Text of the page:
• Technical Changes to Local Sales Tax Statutes (Part Z). Chapter 61 of the Laws of 2017 sought to extend the revenue distribution provisions for additional rates of sales and use taxes for all counties that currently impose them to November 30, 2020. However, the revenue distribution provisions for Genesee, Monroe, Onondaga, and Orange Counties were inadvertently extended only until November 30, 2019. The Final Bill extends extend such provisions in those four counties through November 30, 2020.

Miscellaneous Tax Provisions:

  • Clarification of Corporate Tax Provisions (Part KK). Under both the New York Tax Law and the New York City Administrative Code, the Final Bill includes provisions to clarify that amounts included in federal gross income under Internal Revenue Code (“IRC”) § 965 as “transition” income should be treated as “exempt CFC income,” if received (or deemed received) from a non-US corporation that is not included in a combined Article 9-A report with the taxpayer. The Final Bill also requires corporations to add-back to the income reported on their New York Article 9-A return any deduction on their 2017 federal return claimed under IRC § 965(c). Permitting both the exemption for the income and the deduction would have given corporate taxpayers an unintended double benefit.
  • New York City Congestion Surcharge (Part NNN). New Tax Law Article 29-C, “Congestion Surcharge,” is included in the Final Bill, which enacts a surcharge on for-hire vehicles below 96th Street in Manhattan. The surcharge is $2.75 for for-hire vehicles, $2.50 for yellow cabs, and $0.75 for pooled trips. This provision is effective January 1, 2019.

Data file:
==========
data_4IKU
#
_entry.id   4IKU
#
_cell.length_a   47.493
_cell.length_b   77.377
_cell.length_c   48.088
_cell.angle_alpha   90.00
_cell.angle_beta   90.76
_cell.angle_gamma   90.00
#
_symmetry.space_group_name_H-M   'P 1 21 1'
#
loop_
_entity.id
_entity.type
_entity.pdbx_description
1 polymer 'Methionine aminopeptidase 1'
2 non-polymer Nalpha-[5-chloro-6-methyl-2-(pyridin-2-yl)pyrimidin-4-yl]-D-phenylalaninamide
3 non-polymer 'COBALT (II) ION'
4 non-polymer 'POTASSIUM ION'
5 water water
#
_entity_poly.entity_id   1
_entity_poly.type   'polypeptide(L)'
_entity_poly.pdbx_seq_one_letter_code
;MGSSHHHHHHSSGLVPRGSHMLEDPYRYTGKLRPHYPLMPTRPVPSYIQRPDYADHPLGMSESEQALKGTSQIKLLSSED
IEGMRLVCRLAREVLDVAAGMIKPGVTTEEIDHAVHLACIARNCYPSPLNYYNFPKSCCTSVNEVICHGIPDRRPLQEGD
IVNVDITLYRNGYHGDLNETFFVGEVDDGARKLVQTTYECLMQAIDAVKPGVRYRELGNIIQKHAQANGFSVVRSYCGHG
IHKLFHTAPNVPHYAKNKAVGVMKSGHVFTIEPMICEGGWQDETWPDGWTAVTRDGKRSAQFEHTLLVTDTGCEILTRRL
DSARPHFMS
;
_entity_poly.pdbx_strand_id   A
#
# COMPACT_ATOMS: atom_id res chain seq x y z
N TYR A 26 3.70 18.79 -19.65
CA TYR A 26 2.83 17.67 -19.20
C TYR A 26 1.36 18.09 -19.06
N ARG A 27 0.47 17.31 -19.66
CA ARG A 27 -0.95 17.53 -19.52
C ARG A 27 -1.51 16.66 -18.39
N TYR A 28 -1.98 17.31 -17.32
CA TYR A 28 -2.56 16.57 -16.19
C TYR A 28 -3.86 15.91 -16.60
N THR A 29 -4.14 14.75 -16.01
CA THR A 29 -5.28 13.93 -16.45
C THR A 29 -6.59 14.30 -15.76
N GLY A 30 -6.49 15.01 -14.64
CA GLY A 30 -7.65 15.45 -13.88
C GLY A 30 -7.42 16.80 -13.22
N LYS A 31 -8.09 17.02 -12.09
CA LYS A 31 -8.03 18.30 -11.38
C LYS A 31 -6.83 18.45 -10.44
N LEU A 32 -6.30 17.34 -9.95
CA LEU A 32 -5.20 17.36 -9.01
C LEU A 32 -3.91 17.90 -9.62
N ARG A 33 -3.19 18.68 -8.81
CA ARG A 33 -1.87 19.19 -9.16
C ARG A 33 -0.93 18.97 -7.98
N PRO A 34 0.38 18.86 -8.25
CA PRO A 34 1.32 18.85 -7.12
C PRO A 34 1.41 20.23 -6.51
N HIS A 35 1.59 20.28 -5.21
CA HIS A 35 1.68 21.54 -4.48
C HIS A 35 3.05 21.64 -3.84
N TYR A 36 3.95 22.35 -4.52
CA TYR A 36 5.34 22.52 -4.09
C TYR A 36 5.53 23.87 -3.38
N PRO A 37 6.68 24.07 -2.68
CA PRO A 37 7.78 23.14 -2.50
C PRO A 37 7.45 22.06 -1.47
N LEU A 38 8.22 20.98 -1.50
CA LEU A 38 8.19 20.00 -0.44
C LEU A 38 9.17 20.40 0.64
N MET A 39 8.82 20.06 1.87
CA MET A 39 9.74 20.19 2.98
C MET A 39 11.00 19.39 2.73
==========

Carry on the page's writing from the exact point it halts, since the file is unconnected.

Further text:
Some provisions of the Governor’s January 2018 proposals were ultimately omitted from the Final Bill. Some of the noteworthy omissions are discussed below:

  •  Changes to Treatment of Carried Interests. Currently, federal law allows hedge fund managers and private equity investors to treat carried interest income as capital gains, rather than ordinary income. New York is unable to tax such capital gain income when earned in New York by a non-resident. The Governor proposed to require all income from investment management services to be treated, for New York purposes, as income earned from a trade or business ­and would have subjected the gain to an additional 17% carried interest “fairness” fee. If passed, this provision would have taken effect only if Connecticut, New Jersey, Massachusetts, and Pennsylvania enacted legislation having a substantially similar effect. The Governor’s proposal was excluded from the Final Bill.
  • Right to Appeal Tax Tribunal Decisions for the Department of Taxation and Finance. Under current law, only a taxpayer may seek judicial review of an adverse decision from the Tax Appeals Tribunal; DTF may not appeal a Tribunal decision. The Governor’s proposal would have granted DTF the right to appeal adverse Tax Appeals Tribunal decisions. The Governor’s proposal was excluded from the Final Bill.